A coalition of six conservation groups has filed a formal administrative protest with the Bureau of Land Management (BLM), calling its lease sale in Utah on Friday (Dec. 19) a "midnight fire sale."
The protest challenges a decision by the Interior Department BLM's to auction off 92 parcels of land in Utah for oil and natural gas leasing and development, including such areas as the White River, Labyrinth Canyon and the benches east of Canyonlands Nation Park, according to the six groups.
Bringing the challenge were the Southern Utah Wilderness Alliance, the Wilderness Society, Natural Resources Defense Council, National Parks Conservation Association, Grand Canyon Trust and Sierra Club.
The BLM in Utah disputed claims that the onshore lease sale, the last one to be held by the Bush administration, was an "unnecessary fire sale" of public lands to energy developers. "The upcoming sale is not a last minute effort to allow for oil and gas development on public lands prior to an administration change. Quarterly oil and gas lease sales are never thrown together," the agency said.
Nor does the BLM "arbitrarily and capriciously" choose lands for oil and gas leasing without any regard to significant resources that may be located on those lands or affected by energy development, it said.
"The protested parcels being offered in the December oil and gas lease sale have failed to consider the cumulative impacts of leasing and all other activities likely to take place on the respective BLM [lands]," the conservation groups countered. "BLM has failed to meet its obligation to include adequate information in the NEPA [National Environmental Policy Act] documents upon which this lease sale relies so that it can evaluate reasonably foreseeable significant environmental effects."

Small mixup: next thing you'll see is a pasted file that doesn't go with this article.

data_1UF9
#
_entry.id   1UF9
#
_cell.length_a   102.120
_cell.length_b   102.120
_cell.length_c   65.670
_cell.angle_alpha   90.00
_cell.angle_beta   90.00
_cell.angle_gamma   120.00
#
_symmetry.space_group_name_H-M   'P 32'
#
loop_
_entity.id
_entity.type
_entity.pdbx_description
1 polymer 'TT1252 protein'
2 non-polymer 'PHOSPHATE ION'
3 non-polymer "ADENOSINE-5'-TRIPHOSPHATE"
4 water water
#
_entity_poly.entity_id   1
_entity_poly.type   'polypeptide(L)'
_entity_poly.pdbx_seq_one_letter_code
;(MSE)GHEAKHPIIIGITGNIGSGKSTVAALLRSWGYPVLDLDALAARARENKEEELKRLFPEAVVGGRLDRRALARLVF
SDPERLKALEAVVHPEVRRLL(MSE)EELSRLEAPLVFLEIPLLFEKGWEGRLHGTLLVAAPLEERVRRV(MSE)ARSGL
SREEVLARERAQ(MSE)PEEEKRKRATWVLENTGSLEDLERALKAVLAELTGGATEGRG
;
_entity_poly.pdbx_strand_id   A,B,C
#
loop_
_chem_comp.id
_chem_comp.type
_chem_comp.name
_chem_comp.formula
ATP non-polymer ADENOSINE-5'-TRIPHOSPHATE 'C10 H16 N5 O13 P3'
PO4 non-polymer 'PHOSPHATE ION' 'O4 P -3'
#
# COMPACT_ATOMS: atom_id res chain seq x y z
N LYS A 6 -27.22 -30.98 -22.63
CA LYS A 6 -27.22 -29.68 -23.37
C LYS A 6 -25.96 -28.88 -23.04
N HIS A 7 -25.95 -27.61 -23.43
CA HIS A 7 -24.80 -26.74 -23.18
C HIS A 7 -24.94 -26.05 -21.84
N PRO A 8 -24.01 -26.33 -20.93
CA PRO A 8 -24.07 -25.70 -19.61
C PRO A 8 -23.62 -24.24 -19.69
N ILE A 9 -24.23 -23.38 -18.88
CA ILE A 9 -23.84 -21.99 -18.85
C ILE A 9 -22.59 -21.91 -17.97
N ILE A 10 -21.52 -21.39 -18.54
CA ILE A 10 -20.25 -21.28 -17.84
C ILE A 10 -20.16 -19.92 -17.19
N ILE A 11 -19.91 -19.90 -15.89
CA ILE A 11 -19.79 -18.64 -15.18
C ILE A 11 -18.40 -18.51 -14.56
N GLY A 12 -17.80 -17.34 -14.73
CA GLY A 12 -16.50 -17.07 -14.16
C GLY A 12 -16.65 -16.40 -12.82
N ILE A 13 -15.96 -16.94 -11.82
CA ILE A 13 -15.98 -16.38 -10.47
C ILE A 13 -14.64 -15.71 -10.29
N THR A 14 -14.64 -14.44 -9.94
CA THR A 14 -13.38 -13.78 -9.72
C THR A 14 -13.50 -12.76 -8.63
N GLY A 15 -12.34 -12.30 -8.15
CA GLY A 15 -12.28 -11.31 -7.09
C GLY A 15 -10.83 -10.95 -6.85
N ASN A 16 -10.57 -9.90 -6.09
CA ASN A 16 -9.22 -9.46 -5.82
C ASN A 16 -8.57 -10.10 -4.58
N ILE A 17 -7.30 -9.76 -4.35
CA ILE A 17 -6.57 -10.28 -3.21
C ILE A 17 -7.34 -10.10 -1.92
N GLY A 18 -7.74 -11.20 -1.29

The announcement of the lease sale followed BLM's issuance of six resource management plans for public lands across eastern and southern Utah, which opened up vast swaths of land to oil and gas drilling and off-road vehicles (see NGI, Nov. 3). The coalition said it plans to legally challenge the plans.
BLM said the upcoming Utah lease sale will offer oil and gas parcels on a total of 276,025 acres of public land and geothermal parcels totaling 146,339 acres. It noted that it has chosen to defer leasing in the Nine Mile Canyon area below the canyon rim and the Desolation Canyon area to further review stipulations and mitigation measures for this year. In addition, parcels over coalfields are being deferred to avoid potential conflicts with underground mining. The BLM said further changes may be made prior to the lease sale.
The BLM said it has deferred 23 parcels and portions of three other parcels on approximately 38,000 acres at the request of the National Park Service (NPS). It also has deferred a split estate parcel in Spanish Valley and, at the request of Utah Gov. Jon M. Huntsman Jr. and the governor's task force on outdoor recreation, has deferred from the lease sale a parcel near the Arches National Monument and parcels south of Arches.
The announcement of the Utah lease sale last month drew fire from NPS in Denver for BLM's apparent failure to give NPS adequate advance notice to evaluate the potential environmental impact of a proposed lease sale (see NGI, Nov. 17). The two Interior agencies have since smoothed over their differences, with the BLM Utah State Director Selma Sierra agreeing to defer from the sale all parcels that continued to be a concern to NPS.
The agencies also renewed their 1993 memorandum of understanding regarding how BLM Utah and the NPS work together on oil and gas offerings.
The Wall Street Journal reported last month that President-elect Obama is expected to to use his executive authority to block these new oil and natural gas leases on environmentally sensitive lands in Utah when he takes office in January. "One Bush-era measure Mr. Obama is likely to address quickly are the new oil and gas leases approved recently by the Department of Interior that would open up for drilling land near Arches and Canyonlands national parks in southern Utah's desert. Environmentalists said drilling in the area could potentially damage the parks and surrounding land."
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